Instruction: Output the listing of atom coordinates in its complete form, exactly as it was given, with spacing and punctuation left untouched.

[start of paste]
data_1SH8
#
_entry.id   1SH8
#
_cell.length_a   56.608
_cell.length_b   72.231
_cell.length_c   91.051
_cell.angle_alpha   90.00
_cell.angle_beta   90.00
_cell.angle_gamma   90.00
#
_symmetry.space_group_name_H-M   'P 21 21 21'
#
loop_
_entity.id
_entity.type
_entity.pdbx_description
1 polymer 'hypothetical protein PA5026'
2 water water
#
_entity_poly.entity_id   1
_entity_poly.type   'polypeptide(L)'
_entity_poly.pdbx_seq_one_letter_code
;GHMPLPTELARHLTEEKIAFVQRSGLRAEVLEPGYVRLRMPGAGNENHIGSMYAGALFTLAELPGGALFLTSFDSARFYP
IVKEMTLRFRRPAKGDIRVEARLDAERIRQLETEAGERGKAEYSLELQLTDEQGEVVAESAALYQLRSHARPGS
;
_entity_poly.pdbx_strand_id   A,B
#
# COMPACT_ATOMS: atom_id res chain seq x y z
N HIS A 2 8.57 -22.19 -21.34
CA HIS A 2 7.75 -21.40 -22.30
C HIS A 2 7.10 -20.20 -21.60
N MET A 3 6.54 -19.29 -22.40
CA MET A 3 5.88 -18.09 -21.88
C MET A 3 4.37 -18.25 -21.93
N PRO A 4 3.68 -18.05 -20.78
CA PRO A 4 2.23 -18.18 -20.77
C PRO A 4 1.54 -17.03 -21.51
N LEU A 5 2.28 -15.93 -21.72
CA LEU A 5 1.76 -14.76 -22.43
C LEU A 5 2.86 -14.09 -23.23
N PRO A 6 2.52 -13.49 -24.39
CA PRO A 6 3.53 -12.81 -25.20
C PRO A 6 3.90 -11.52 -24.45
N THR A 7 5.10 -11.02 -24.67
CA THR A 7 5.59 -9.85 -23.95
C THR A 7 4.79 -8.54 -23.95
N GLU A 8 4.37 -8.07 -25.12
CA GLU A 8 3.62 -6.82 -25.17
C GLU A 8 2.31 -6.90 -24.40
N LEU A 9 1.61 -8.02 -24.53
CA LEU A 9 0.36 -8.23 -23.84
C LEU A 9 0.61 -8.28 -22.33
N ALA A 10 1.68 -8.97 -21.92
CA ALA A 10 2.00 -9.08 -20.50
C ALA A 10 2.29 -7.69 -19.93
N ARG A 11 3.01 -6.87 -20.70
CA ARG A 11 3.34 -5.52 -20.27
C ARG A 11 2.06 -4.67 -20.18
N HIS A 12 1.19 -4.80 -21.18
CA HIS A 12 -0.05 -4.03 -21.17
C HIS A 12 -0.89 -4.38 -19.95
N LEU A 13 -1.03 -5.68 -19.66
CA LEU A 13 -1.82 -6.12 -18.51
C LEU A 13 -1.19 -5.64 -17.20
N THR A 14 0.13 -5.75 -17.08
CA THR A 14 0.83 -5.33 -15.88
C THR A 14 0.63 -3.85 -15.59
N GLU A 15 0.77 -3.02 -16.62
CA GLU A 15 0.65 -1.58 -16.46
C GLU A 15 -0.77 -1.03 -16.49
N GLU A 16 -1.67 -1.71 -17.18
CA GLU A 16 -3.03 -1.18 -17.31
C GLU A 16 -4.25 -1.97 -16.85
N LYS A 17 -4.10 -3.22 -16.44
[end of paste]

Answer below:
data_1SH8
#
_entry.id   1SH8
#
_cell.length_a   56.608
_cell.length_b   72.231
_cell.length_c   91.051
_cell.angle_alpha   90.00
_cell.angle_beta   90.00
_cell.angle_gamma   90.00
#
_symmetry.space_group_name_H-M   'P 21 21 21'
#
loop_
_entity.id
_entity.type
_entity.pdbx_description
1 polymer 'hypothetical protein PA5026'
2 water water
#
_entity_poly.entity_id   1
_entity_poly.type   'polypeptide(L)'
_entity_poly.pdbx_seq_one_letter_code
;GHMPLPTELARHLTEEKIAFVQRSGLRAEVLEPGYVRLRMPGAGNENHIGSMYAGALFTLAELPGGALFLTSFDSARFYP
IVKEMTLRFRRPAKGDIRVEARLDAERIRQLETEAGERGKAEYSLELQLTDEQGEVVAESAALYQLRSHARPGS
;
_entity_poly.pdbx_strand_id   A,B
#
# COMPACT_ATOMS: atom_id res chain seq x y z
N HIS A 2 8.57 -22.19 -21.34
CA HIS A 2 7.75 -21.40 -22.30
C HIS A 2 7.10 -20.20 -21.60
N MET A 3 6.54 -19.29 -22.40
CA MET A 3 5.88 -18.09 -21.88
C MET A 3 4.37 -18.25 -21.93
N PRO A 4 3.68 -18.05 -20.78
CA PRO A 4 2.23 -18.18 -20.77
C PRO A 4 1.54 -17.03 -21.51
N LEU A 5 2.28 -15.93 -21.72
CA LEU A 5 1.76 -14.76 -22.43
C LEU A 5 2.86 -14.09 -23.23
N PRO A 6 2.52 -13.49 -24.39
CA PRO A 6 3.53 -12.81 -25.20
C PRO A 6 3.90 -11.52 -24.45
N THR A 7 5.10 -11.02 -24.67
CA THR A 7 5.59 -9.85 -23.95
C THR A 7 4.79 -8.54 -23.95
N GLU A 8 4.37 -8.07 -25.12
CA GLU A 8 3.62 -6.82 -25.17
C GLU A 8 2.31 -6.90 -24.40
N LEU A 9 1.61 -8.02 -24.53
CA LEU A 9 0.36 -8.23 -23.84
C LEU A 9 0.61 -8.28 -22.33
N ALA A 10 1.68 -8.97 -21.92
CA ALA A 10 2.00 -9.08 -20.50
C ALA A 10 2.29 -7.69 -19.93
N ARG A 11 3.01 -6.87 -20.70
CA ARG A 11 3.34 -5.52 -20.27
C ARG A 11 2.06 -4.67 -20.18
N HIS A 12 1.19 -4.80 -21.18
CA HIS A 12 -0.05 -4.03 -21.17
C HIS A 12 -0.89 -4.38 -19.95
N LEU A 13 -1.03 -5.68 -19.66
CA LEU A 13 -1.82 -6.12 -18.51
C LEU A 13 -1.19 -5.64 -17.20
N THR A 14 0.13 -5.75 -17.08
CA THR A 14 0.83 -5.33 -15.88
C THR A 14 0.63 -3.85 -15.59
N GLU A 15 0.77 -3.02 -16.62
CA GLU A 15 0.65 -1.58 -16.46
C GLU A 15 -0.77 -1.03 -16.49
N GLU A 16 -1.67 -1.71 -17.18
CA GLU A 16 -3.03 -1.18 -17.31
C GLU A 16 -4.25 -1.97 -16.85
N LYS A 17 -4.10 -3.22 -16.44